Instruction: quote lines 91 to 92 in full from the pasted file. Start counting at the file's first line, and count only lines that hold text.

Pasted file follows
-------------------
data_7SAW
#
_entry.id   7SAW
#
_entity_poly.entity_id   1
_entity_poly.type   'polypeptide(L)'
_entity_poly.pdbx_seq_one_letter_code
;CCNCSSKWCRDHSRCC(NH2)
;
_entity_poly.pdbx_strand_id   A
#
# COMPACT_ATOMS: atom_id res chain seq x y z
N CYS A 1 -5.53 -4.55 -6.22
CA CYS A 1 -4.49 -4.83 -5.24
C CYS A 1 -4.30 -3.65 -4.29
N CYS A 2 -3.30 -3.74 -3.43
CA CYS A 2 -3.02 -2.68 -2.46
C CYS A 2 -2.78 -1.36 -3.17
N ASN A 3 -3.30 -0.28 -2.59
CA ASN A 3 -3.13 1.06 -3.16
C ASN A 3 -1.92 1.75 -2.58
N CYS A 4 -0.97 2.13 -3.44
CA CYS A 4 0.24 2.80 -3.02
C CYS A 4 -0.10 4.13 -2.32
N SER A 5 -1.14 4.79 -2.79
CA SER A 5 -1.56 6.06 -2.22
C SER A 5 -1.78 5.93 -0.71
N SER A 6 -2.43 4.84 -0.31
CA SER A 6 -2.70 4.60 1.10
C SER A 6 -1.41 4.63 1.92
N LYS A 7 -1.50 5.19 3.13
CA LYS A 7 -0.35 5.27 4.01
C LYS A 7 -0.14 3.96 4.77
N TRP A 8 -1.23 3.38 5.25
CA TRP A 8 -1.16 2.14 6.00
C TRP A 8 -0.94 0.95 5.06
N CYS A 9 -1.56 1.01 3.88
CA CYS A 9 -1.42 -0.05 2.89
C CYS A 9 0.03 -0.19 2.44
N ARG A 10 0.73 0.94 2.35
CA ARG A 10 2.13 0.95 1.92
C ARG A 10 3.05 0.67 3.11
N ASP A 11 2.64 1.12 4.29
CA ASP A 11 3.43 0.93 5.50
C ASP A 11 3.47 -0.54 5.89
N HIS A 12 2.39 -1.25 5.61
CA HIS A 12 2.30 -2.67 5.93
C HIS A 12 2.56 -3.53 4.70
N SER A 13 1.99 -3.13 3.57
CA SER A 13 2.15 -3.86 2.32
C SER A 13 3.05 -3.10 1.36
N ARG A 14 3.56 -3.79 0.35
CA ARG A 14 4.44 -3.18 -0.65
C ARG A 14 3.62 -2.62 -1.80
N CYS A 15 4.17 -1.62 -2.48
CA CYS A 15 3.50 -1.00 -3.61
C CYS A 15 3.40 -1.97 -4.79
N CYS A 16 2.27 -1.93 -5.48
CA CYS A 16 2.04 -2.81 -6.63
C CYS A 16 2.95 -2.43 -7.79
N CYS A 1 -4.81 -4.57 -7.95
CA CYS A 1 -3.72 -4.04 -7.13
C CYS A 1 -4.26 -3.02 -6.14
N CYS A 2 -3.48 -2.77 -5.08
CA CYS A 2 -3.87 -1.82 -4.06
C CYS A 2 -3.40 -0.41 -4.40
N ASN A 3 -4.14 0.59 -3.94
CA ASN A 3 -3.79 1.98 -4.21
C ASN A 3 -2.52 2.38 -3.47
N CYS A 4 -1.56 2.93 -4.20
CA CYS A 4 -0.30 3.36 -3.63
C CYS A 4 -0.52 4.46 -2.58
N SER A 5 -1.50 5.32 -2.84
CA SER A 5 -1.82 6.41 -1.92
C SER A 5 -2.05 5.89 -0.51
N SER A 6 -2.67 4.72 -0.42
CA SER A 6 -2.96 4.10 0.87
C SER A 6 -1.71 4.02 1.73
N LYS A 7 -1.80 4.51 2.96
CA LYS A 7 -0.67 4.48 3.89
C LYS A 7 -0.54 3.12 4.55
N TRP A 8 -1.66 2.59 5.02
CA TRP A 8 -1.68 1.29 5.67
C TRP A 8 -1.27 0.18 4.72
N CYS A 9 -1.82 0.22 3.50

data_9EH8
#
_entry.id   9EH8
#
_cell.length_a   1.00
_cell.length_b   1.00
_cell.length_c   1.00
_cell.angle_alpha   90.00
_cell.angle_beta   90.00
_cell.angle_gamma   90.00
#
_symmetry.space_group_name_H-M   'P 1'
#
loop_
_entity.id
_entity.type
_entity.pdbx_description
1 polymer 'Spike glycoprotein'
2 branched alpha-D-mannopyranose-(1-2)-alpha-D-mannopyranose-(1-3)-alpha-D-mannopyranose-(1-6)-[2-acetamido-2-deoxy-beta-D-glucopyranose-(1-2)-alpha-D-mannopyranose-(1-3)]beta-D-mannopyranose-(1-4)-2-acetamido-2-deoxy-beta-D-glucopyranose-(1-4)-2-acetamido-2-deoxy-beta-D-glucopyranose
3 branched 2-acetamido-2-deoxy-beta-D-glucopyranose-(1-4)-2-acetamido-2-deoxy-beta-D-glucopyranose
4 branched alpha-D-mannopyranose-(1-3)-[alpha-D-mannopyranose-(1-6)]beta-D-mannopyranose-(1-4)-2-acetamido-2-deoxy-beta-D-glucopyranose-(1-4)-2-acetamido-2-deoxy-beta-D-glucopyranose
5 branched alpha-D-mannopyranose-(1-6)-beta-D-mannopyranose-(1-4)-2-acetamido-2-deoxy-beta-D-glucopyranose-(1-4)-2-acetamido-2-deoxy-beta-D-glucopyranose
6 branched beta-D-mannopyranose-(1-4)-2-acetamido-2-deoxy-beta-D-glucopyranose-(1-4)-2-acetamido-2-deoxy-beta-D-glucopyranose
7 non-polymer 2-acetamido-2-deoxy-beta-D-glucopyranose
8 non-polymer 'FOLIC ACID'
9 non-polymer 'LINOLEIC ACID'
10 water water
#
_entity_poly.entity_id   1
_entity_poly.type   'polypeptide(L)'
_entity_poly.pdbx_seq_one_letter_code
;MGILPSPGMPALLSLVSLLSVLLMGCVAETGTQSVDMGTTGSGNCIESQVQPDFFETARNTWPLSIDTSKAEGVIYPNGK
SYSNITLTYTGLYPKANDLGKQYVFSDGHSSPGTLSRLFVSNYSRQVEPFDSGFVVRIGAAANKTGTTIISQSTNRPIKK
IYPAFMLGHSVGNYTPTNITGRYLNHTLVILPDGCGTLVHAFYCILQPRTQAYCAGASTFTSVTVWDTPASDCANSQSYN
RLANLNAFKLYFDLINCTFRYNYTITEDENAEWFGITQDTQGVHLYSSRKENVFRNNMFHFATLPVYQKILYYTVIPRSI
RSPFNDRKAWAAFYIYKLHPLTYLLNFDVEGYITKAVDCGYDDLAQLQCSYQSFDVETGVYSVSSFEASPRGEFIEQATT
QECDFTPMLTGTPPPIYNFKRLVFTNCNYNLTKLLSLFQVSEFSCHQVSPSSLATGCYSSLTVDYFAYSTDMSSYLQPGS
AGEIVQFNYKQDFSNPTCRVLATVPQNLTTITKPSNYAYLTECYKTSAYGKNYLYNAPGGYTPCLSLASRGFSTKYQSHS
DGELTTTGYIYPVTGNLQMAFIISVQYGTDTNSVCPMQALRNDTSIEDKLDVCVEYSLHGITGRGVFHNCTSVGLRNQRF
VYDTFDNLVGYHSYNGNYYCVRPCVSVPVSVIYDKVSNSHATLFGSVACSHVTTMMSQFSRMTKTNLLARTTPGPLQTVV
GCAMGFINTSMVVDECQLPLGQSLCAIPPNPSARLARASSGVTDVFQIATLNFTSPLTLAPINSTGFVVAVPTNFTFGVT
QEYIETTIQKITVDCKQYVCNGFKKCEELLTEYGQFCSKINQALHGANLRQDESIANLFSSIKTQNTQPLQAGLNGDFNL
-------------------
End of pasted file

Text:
_cell.length_b   1.00
_cell.length_c   1.00